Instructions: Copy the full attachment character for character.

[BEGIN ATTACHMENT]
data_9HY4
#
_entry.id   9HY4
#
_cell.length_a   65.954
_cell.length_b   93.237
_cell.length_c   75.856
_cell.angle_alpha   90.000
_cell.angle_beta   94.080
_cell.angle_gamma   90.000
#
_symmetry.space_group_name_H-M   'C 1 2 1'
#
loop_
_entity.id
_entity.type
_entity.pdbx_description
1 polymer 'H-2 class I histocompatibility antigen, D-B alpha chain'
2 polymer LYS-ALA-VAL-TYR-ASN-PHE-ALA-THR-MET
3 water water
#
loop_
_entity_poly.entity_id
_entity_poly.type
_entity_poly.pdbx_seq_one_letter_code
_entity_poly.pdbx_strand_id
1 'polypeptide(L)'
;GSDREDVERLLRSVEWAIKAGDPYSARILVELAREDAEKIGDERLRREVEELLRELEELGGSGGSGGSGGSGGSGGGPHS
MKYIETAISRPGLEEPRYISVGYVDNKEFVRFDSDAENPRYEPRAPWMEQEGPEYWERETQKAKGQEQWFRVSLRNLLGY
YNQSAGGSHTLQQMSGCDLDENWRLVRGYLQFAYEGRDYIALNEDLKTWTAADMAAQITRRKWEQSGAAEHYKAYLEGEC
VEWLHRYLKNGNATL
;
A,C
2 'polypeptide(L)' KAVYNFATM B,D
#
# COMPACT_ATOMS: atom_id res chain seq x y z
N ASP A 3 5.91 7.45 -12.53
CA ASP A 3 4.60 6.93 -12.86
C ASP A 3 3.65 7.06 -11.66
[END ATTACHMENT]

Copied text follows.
data_9HY4
#
_entry.id   9HY4
#
_cell.length_a   65.954
_cell.length_b   93.237
_cell.length_c   75.856
_cell.angle_alpha   90.000
_cell.angle_beta   94.080
_cell.angle_gamma   90.000
#
_symmetry.space_group_name_H-M   'C 1 2 1'
#
loop_
_entity.id
_entity.type
_entity.pdbx_description
1 polymer 'H-2 class I histocompatibility antigen, D-B alpha chain'
2 polymer LYS-ALA-VAL-TYR-ASN-PHE-ALA-THR-MET
3 water water
#
loop_
_entity_poly.entity_id
_entity_poly.type
_entity_poly.pdbx_seq_one_letter_code
_entity_poly.pdbx_strand_id
1 'polypeptide(L)'
;GSDREDVERLLRSVEWAIKAGDPYSARILVELAREDAEKIGDERLRREVEELLRELEELGGSGGSGGSGGSGGSGGGPHS
MKYIETAISRPGLEEPRYISVGYVDNKEFVRFDSDAENPRYEPRAPWMEQEGPEYWERETQKAKGQEQWFRVSLRNLLGY
YNQSAGGSHTLQQMSGCDLDENWRLVRGYLQFAYEGRDYIALNEDLKTWTAADMAAQITRRKWEQSGAAEHYKAYLEGEC
VEWLHRYLKNGNATL
;
A,C
2 'polypeptide(L)' KAVYNFATM B,D
#
# COMPACT_ATOMS: atom_id res chain seq x y z
N ASP A 3 5.91 7.45 -12.53
CA ASP A 3 4.60 6.93 -12.86
C ASP A 3 3.65 7.06 -11.66